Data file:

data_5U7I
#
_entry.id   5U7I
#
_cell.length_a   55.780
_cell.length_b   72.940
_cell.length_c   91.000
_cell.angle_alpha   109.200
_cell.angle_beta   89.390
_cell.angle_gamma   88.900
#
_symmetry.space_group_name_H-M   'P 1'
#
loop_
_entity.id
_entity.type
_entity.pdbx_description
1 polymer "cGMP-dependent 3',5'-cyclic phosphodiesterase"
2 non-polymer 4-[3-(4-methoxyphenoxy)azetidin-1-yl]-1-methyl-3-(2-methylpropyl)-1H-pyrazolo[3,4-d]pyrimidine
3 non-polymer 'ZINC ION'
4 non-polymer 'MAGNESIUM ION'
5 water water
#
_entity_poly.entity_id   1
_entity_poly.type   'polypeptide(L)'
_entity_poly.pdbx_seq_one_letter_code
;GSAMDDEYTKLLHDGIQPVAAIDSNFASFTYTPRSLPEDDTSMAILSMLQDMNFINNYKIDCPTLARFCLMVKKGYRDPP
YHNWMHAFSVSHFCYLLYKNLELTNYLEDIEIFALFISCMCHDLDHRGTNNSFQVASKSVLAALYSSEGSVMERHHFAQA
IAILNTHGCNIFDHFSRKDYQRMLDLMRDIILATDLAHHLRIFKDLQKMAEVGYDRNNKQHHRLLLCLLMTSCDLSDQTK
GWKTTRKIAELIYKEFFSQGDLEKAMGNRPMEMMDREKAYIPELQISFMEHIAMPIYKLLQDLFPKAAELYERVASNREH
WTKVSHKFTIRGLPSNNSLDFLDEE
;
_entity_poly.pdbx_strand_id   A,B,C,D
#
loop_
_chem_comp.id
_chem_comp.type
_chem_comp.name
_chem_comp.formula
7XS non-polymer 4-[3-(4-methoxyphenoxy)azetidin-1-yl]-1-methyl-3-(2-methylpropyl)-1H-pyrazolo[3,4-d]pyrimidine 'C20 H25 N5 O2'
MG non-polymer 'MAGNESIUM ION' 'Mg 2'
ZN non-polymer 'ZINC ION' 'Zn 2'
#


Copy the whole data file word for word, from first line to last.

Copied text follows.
data_5U7I
#
_entry.id   5U7I
#
_cell.length_a   55.780
_cell.length_b   72.940
_cell.length_c   91.000
_cell.angle_alpha   109.200
_cell.angle_beta   89.390
_cell.angle_gamma   88.900
#
_symmetry.space_group_name_H-M   'P 1'
#
loop_
_entity.id
_entity.type
_entity.pdbx_description
1 polymer "cGMP-dependent 3',5'-cyclic phosphodiesterase"
2 non-polymer 4-[3-(4-methoxyphenoxy)azetidin-1-yl]-1-methyl-3-(2-methylpropyl)-1H-pyrazolo[3,4-d]pyrimidine
3 non-polymer 'ZINC ION'
4 non-polymer 'MAGNESIUM ION'
5 water water
#
_entity_poly.entity_id   1
_entity_poly.type   'polypeptide(L)'
_entity_poly.pdbx_seq_one_letter_code
;GSAMDDEYTKLLHDGIQPVAAIDSNFASFTYTPRSLPEDDTSMAILSMLQDMNFINNYKIDCPTLARFCLMVKKGYRDPP
YHNWMHAFSVSHFCYLLYKNLELTNYLEDIEIFALFISCMCHDLDHRGTNNSFQVASKSVLAALYSSEGSVMERHHFAQA
IAILNTHGCNIFDHFSRKDYQRMLDLMRDIILATDLAHHLRIFKDLQKMAEVGYDRNNKQHHRLLLCLLMTSCDLSDQTK
GWKTTRKIAELIYKEFFSQGDLEKAMGNRPMEMMDREKAYIPELQISFMEHIAMPIYKLLQDLFPKAAELYERVASNREH
WTKVSHKFTIRGLPSNNSLDFLDEE
;
_entity_poly.pdbx_strand_id   A,B,C,D
#
loop_
_chem_comp.id
_chem_comp.type
_chem_comp.name
_chem_comp.formula
7XS non-polymer 4-[3-(4-methoxyphenoxy)azetidin-1-yl]-1-methyl-3-(2-methylpropyl)-1H-pyrazolo[3,4-d]pyrimidine 'C20 H25 N5 O2'
MG non-polymer 'MAGNESIUM ION' 'Mg 2'
ZN non-polymer 'ZINC ION' 'Zn 2'
#